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Throwing away your injury… GIRD

Ok, so you love tennis, cricket or baseball? If you play a sport that involves either throwing a ball or racquet, try this little experiment. Take your throwing arm or racquet arm and see how far you can reach behind your back (from below). Now try this with your other arm. Any difference?

If you are able to reach your non-throwing arm significantly further up your back than the other side, you may be suffering from glenohumeral internal rotation deficit (GIRD). GIRD is a condition that leads to the loss of internal rotation in shoulder joint (the movement that allows you to put your hand behind your back). Lets look at a little shoulder anatomy and biomechanics.

Shoulder Structure

The shoulder joint is surrounded by a thin layer of tissue called capsule. The capsule is responsible for sealing the joint space, providing stability by limiting movements. It also helps with our joint position awareness and proprioception. When we put our shoulder through repetitive throwing motions over a long period of time, our capsule is distorted, leading to GIRD.

To understand why this happens better, lets look at what happens during a tennis serving motion.

Kinetic Chain Theory

The tennis serve is a kinetic chain which has five different phases:

  1. Wind up (knee flexion, trunk rotation)
  2. Early cocking
  3. Late cocking
  4. Acceleration phase (including long axis rotation)
  5. Follow through
tennis action Throwing away your injury... GIRD

During phase 2 and 3 of the serve (as demonstrated by the red rectangle), our shoulder is in a position of maximal abduction and external rotation. It is this position that causes the front (anterior) portion of the capsule to stretch, whilst the back (posterior) becomes tighter. This posterior capsule tightness is what eventually restricts our movement.

Why does GIRD matter?

You may be thinking ok, so what if I can’t get my hand behind my back? If anything, you may have greater external rotation (movement in the opposite direction) with your throwing arm which makes you more flexible, right?

Unfortunately, that’s not how it works. If you suffer from GIRD, you are at a higher risk of injuring your shoulder in the long run. If the limitation of internal rotation exceeds the gain you may get in external rotation, there is a decrease in your rotational arc. This leaves the shoulder is susceptible to injury. Some studies suggest you are 25% more likely to suffer from a tear to the cartilage in the shoulder, or a SLAP tear. Also, there is more chance of developing instability and impingement symptoms in the shoulder

The Sleeper Stretch

If you think you suffer from GIRD, don’t despair. First principles are always keep your shoulders, back and core muscles well balanced with conditioning and strength work. Avoid over loading one particular side of your body without working on the other side too. For example, when we throw the muscles of our rotator cuff that help us internally rotate our shoulder become very strong, so be sure to work on the external rotators too. They can easily be isolated using the cable machine in the gym. Also, working on technique to minimise injury is vital. By using the whole kinetic chain when throwing we use the bigger muscles in our legs and torso to generate power rather than the shoulder.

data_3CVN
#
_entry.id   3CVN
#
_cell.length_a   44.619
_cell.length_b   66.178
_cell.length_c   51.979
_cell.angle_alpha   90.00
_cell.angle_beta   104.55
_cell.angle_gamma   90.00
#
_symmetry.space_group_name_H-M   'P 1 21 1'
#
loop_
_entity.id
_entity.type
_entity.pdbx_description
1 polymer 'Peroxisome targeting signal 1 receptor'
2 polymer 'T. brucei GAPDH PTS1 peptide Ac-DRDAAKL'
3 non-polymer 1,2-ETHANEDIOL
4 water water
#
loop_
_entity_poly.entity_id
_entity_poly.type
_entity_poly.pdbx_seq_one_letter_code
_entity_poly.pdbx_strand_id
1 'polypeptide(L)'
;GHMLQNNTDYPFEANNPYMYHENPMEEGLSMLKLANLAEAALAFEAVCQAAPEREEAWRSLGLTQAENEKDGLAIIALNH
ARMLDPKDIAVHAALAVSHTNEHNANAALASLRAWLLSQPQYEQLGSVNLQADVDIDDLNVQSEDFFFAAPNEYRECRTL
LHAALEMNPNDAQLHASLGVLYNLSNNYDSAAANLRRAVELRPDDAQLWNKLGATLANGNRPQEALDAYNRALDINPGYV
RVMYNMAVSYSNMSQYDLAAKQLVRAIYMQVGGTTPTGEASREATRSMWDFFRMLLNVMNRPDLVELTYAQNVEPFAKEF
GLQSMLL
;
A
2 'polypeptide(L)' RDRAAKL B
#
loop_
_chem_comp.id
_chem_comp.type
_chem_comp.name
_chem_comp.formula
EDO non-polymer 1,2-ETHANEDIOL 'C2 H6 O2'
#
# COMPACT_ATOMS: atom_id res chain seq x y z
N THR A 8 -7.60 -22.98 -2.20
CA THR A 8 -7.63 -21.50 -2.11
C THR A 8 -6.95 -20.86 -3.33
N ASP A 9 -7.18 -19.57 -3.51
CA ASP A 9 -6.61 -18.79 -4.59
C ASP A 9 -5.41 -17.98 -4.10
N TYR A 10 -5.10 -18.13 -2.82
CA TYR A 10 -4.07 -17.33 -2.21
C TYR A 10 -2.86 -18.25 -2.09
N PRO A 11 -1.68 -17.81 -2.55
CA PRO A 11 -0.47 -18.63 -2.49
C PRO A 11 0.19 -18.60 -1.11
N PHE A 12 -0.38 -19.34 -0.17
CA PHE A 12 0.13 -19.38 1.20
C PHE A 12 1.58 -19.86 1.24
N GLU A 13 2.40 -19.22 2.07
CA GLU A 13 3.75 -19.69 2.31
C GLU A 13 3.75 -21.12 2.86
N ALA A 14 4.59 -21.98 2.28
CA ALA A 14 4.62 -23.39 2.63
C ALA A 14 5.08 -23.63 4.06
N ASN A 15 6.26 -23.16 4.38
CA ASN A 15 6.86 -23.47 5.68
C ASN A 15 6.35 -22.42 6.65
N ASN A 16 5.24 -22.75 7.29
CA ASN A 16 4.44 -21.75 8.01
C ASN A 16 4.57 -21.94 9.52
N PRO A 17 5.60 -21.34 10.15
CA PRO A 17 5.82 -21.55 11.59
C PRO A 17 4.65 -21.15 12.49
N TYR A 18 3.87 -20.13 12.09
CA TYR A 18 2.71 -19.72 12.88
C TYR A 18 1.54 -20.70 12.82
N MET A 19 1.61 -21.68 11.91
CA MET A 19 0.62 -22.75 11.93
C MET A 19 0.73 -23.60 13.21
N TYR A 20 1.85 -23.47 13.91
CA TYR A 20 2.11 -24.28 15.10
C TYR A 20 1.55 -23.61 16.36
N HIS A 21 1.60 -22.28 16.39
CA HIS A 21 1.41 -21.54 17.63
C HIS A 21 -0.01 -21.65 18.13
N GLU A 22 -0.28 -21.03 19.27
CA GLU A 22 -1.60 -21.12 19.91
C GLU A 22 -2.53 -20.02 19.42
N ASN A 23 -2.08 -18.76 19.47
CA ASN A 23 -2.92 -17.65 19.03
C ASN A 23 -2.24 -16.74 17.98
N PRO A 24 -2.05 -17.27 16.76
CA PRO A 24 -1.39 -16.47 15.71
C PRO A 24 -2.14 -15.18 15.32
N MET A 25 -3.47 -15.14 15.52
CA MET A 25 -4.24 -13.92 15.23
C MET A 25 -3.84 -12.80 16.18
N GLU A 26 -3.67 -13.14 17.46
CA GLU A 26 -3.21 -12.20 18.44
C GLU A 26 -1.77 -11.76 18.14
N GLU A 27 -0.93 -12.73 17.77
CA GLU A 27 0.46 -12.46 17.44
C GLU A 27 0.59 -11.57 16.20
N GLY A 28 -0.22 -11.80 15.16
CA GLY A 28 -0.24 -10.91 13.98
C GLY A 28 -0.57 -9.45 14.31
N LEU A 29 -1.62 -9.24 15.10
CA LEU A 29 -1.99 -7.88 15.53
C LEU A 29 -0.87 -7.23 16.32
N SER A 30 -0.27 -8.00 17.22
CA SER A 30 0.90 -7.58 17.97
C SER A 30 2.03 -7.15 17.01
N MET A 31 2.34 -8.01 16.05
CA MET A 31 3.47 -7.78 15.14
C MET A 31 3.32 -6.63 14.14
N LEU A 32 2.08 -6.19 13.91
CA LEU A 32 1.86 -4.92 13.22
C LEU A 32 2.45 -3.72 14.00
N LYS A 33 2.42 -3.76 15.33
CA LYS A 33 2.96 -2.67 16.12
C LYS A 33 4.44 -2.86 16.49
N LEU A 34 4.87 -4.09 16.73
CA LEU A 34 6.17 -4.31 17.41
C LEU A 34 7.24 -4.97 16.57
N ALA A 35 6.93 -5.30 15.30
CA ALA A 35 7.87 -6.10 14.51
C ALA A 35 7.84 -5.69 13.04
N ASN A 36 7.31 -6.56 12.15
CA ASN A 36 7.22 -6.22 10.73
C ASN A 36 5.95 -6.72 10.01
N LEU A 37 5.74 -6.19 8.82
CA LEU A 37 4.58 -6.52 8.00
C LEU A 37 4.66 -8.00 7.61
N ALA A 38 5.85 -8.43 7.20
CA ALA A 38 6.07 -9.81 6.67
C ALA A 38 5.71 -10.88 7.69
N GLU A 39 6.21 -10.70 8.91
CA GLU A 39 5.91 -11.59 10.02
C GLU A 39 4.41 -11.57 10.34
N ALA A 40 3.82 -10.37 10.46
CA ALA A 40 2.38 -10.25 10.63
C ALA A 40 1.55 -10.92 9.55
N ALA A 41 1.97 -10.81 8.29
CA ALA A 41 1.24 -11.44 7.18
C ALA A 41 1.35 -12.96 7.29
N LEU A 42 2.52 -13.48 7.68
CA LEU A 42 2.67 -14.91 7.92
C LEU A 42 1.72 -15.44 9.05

There are basic stretches you can do to improve the loss of internal rotation. The first is to practice trying putting your hand behind your back and reaching as far up as you can. Try getting into the habit of doing this regularly, for example in the shower.

start finish Throwing away your injury... GIRD

The Sleeper Stretch is a specific exercise that works on increasing the amount of internal rotation of the shoulder. Here is a brief description of how to do it (see diagram above).

  • Lie on your affected shoulder side on a firm flat surface.
  • Put a pillow under your head for support.
  • Have your shoulder at 90 degrees to your body with your forearm pointing up into the air.
  • Push the forearm of your affected arm down towards the bed, again at 90 degrees to the upper arm.
  • If your affected arm can reach the surface, great. If it can’t, feel the point where there is a deep stretch and hold for 30 seconds.
  • Repeat as often as possible.

Keep a measure of how your internal rotation movement improves by seeing how far you can get it up your back. Ideally, you want both sides to be the same.

​I hope this blog has introduced the concept of GIRD to you and please do get in touch if there is anything you would like to discuss. In the meantime, remember it is always important to accompany your chosen sport with strength and flexibility work. This will keep you playing injury-free for longer!

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    Orla Mulligan is the administration and social media manager for LBSM. She has a strong background in sport having herself played netball at an elite standard for the U21s Northern Ireland team in the European Championships as well as the U21s competition for Saracen Mavericks.

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